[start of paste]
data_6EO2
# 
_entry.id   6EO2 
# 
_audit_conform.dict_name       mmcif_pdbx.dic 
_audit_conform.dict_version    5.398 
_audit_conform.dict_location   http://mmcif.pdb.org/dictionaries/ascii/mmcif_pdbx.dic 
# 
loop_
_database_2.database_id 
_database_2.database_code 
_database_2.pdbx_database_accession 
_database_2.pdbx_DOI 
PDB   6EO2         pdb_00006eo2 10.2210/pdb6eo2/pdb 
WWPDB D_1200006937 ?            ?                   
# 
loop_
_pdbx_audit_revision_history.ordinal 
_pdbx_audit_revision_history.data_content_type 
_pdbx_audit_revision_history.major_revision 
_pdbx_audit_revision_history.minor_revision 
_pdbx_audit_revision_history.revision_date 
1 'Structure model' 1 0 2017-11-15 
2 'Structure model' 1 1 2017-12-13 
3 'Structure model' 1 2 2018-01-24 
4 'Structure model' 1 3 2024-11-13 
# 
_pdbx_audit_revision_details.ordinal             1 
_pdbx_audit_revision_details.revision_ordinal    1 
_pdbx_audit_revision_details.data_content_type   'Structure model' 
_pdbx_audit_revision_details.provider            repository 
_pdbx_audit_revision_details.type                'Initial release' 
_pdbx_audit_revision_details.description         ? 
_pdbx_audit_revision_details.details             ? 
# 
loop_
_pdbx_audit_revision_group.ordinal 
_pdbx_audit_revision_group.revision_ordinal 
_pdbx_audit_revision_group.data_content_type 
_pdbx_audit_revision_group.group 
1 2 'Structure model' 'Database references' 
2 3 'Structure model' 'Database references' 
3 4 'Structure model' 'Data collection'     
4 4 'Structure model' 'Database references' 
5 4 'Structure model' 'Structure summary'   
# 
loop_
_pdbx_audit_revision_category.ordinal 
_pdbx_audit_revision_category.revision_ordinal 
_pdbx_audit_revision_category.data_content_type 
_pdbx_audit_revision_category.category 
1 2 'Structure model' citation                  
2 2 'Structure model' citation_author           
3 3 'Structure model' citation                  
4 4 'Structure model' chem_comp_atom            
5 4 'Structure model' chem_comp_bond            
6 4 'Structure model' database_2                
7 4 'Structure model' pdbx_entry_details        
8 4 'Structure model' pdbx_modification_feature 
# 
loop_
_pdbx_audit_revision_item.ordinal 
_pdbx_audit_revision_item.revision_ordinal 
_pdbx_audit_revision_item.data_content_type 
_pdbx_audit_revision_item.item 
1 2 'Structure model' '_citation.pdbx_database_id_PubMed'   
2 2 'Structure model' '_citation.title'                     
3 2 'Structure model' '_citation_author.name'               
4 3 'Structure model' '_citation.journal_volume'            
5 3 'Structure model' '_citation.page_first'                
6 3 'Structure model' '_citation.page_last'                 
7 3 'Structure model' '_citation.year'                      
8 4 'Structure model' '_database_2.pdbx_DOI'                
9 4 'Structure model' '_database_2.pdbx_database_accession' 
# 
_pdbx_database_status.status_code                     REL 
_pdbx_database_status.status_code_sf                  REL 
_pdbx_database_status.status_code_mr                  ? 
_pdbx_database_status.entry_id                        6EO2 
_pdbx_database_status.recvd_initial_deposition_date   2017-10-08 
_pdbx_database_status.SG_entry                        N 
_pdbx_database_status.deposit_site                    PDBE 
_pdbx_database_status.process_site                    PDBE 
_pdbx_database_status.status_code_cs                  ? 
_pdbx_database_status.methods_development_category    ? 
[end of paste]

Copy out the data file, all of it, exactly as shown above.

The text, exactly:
data_6EO2
# 
_entry.id   6EO2 
# 
_audit_conform.dict_name       mmcif_pdbx.dic 
_audit_conform.dict_version    5.398 
_audit_conform.dict_location   http://mmcif.pdb.org/dictionaries/ascii/mmcif_pdbx.dic 
# 
loop_
_database_2.database_id 
_database_2.database_code 
_database_2.pdbx_database_accession 
_database_2.pdbx_DOI 
PDB   6EO2         pdb_00006eo2 10.2210/pdb6eo2/pdb 
WWPDB D_1200006937 ?            ?                   
# 
loop_
_pdbx_audit_revision_history.ordinal 
_pdbx_audit_revision_history.data_content_type 
_pdbx_audit_revision_history.major_revision 
_pdbx_audit_revision_history.minor_revision 
_pdbx_audit_revision_history.revision_date 
1 'Structure model' 1 0 2017-11-15 
2 'Structure model' 1 1 2017-12-13 
3 'Structure model' 1 2 2018-01-24 
4 'Structure model' 1 3 2024-11-13 
# 
_pdbx_audit_revision_details.ordinal             1 
_pdbx_audit_revision_details.revision_ordinal    1 
_pdbx_audit_revision_details.data_content_type   'Structure model' 
_pdbx_audit_revision_details.provider            repository 
_pdbx_audit_revision_details.type                'Initial release' 
_pdbx_audit_revision_details.description         ? 
_pdbx_audit_revision_details.details             ? 
# 
loop_
_pdbx_audit_revision_group.ordinal 
_pdbx_audit_revision_group.revision_ordinal 
_pdbx_audit_revision_group.data_content_type 
_pdbx_audit_revision_group.group 
1 2 'Structure model' 'Database references' 
2 3 'Structure model' 'Database references' 
3 4 'Structure model' 'Data collection'     
4 4 'Structure model' 'Database references' 
5 4 'Structure model' 'Structure summary'   
# 
loop_
_pdbx_audit_revision_category.ordinal 
_pdbx_audit_revision_category.revision_ordinal 
_pdbx_audit_revision_category.data_content_type 
_pdbx_audit_revision_category.category 
1 2 'Structure model' citation                  
2 2 'Structure model' citation_author           
3 3 'Structure model' citation                  
4 4 'Structure model' chem_comp_atom            
5 4 'Structure model' chem_comp_bond            
6 4 'Structure model' database_2                
7 4 'Structure model' pdbx_entry_details        
8 4 'Structure model' pdbx_modification_feature 
# 
loop_
_pdbx_audit_revision_item.ordinal 
_pdbx_audit_revision_item.revision_ordinal 
_pdbx_audit_revision_item.data_content_type 
_pdbx_audit_revision_item.item 
1 2 'Structure model' '_citation.pdbx_database_id_PubMed'   
2 2 'Structure model' '_citation.title'                     
3 2 'Structure model' '_citation_author.name'               
4 3 'Structure model' '_citation.journal_volume'            
5 3 'Structure model' '_citation.page_first'                
6 3 'Structure model' '_citation.page_last'                 
7 3 'Structure model' '_citation.year'                      
8 4 'Structure model' '_database_2.pdbx_DOI'                
9 4 'Structure model' '_database_2.pdbx_database_accession' 
# 
_pdbx_database_status.status_code                     REL 
_pdbx_database_status.status_code_sf                  REL 
_pdbx_database_status.status_code_mr                  ? 
_pdbx_database_status.entry_id                        6EO2 
_pdbx_database_status.recvd_initial_deposition_date   2017-10-08 
_pdbx_database_status.SG_entry                        N 
_pdbx_database_status.deposit_site                    PDBE 
_pdbx_database_status.process_site                    PDBE 
_pdbx_database_status.status_code_cs                  ? 
_pdbx_database_status.methods_development_category    ? 